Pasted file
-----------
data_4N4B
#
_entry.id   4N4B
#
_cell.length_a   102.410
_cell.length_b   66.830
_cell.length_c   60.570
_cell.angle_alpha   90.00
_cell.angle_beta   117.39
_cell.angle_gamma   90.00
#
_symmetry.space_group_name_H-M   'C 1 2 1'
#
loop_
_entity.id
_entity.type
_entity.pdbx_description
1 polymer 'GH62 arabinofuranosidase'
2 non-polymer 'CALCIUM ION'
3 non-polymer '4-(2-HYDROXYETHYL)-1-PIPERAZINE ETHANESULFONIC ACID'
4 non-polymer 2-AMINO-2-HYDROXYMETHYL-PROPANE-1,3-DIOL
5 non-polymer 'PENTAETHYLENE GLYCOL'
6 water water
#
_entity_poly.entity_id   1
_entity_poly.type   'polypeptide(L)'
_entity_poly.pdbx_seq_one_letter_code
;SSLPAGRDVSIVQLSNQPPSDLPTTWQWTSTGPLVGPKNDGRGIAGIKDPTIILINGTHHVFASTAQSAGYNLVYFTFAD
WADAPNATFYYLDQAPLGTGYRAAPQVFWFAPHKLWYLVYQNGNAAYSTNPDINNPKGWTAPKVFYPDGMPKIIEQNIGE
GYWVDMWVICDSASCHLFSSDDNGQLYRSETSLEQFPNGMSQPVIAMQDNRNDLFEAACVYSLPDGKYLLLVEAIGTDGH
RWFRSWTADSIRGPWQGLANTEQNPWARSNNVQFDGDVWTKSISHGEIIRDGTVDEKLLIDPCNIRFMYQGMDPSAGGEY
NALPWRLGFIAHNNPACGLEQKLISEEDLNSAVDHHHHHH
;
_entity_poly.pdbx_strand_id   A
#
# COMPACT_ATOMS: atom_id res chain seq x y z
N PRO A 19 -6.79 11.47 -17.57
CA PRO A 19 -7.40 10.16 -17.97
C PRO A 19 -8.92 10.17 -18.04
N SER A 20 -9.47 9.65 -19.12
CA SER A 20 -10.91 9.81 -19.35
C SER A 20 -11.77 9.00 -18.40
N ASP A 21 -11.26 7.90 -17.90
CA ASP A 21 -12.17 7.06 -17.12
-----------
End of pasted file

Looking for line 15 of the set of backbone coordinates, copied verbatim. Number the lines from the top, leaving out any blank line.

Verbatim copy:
_entity.id